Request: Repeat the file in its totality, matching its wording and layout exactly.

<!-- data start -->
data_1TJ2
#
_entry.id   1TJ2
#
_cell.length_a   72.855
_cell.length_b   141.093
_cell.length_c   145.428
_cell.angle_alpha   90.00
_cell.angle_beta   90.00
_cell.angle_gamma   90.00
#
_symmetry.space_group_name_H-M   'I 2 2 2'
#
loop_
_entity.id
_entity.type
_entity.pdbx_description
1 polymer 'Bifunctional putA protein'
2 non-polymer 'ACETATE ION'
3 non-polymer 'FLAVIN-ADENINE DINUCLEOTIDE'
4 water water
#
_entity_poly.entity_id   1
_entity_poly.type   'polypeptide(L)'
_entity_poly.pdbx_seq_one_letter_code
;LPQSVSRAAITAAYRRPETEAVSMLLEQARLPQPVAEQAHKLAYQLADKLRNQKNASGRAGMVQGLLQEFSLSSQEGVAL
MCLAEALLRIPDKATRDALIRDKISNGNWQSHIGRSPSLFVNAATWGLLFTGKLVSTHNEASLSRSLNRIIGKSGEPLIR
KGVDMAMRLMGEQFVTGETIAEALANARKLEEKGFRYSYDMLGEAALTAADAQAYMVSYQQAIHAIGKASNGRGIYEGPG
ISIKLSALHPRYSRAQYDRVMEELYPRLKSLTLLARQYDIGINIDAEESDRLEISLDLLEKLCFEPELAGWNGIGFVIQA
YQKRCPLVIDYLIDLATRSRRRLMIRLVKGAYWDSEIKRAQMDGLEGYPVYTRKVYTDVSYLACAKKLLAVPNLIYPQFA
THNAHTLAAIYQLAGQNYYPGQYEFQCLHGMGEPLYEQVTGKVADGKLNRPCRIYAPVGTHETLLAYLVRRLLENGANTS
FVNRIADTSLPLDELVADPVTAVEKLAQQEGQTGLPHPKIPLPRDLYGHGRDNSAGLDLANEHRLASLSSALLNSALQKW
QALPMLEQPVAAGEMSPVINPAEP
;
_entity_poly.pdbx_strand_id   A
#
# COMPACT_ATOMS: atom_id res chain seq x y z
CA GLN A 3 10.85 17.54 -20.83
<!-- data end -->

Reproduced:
data_1TJ2
#
_entry.id   1TJ2
#
_cell.length_a   72.855
_cell.length_b   141.093
_cell.length_c   145.428
_cell.angle_alpha   90.00
_cell.angle_beta   90.00
_cell.angle_gamma   90.00
#
_symmetry.space_group_name_H-M   'I 2 2 2'
#
loop_
_entity.id
_entity.type
_entity.pdbx_description
1 polymer 'Bifunctional putA protein'
2 non-polymer 'ACETATE ION'
3 non-polymer 'FLAVIN-ADENINE DINUCLEOTIDE'
4 water water
#
_entity_poly.entity_id   1
_entity_poly.type   'polypeptide(L)'
_entity_poly.pdbx_seq_one_letter_code
;LPQSVSRAAITAAYRRPETEAVSMLLEQARLPQPVAEQAHKLAYQLADKLRNQKNASGRAGMVQGLLQEFSLSSQEGVAL
MCLAEALLRIPDKATRDALIRDKISNGNWQSHIGRSPSLFVNAATWGLLFTGKLVSTHNEASLSRSLNRIIGKSGEPLIR
KGVDMAMRLMGEQFVTGETIAEALANARKLEEKGFRYSYDMLGEAALTAADAQAYMVSYQQAIHAIGKASNGRGIYEGPG
ISIKLSALHPRYSRAQYDRVMEELYPRLKSLTLLARQYDIGINIDAEESDRLEISLDLLEKLCFEPELAGWNGIGFVIQA
YQKRCPLVIDYLIDLATRSRRRLMIRLVKGAYWDSEIKRAQMDGLEGYPVYTRKVYTDVSYLACAKKLLAVPNLIYPQFA
THNAHTLAAIYQLAGQNYYPGQYEFQCLHGMGEPLYEQVTGKVADGKLNRPCRIYAPVGTHETLLAYLVRRLLENGANTS
FVNRIADTSLPLDELVADPVTAVEKLAQQEGQTGLPHPKIPLPRDLYGHGRDNSAGLDLANEHRLASLSSALLNSALQKW
QALPMLEQPVAAGEMSPVINPAEP
;
_entity_poly.pdbx_strand_id   A
#
# COMPACT_ATOMS: atom_id res chain seq x y z
CA GLN A 3 10.85 17.54 -20.83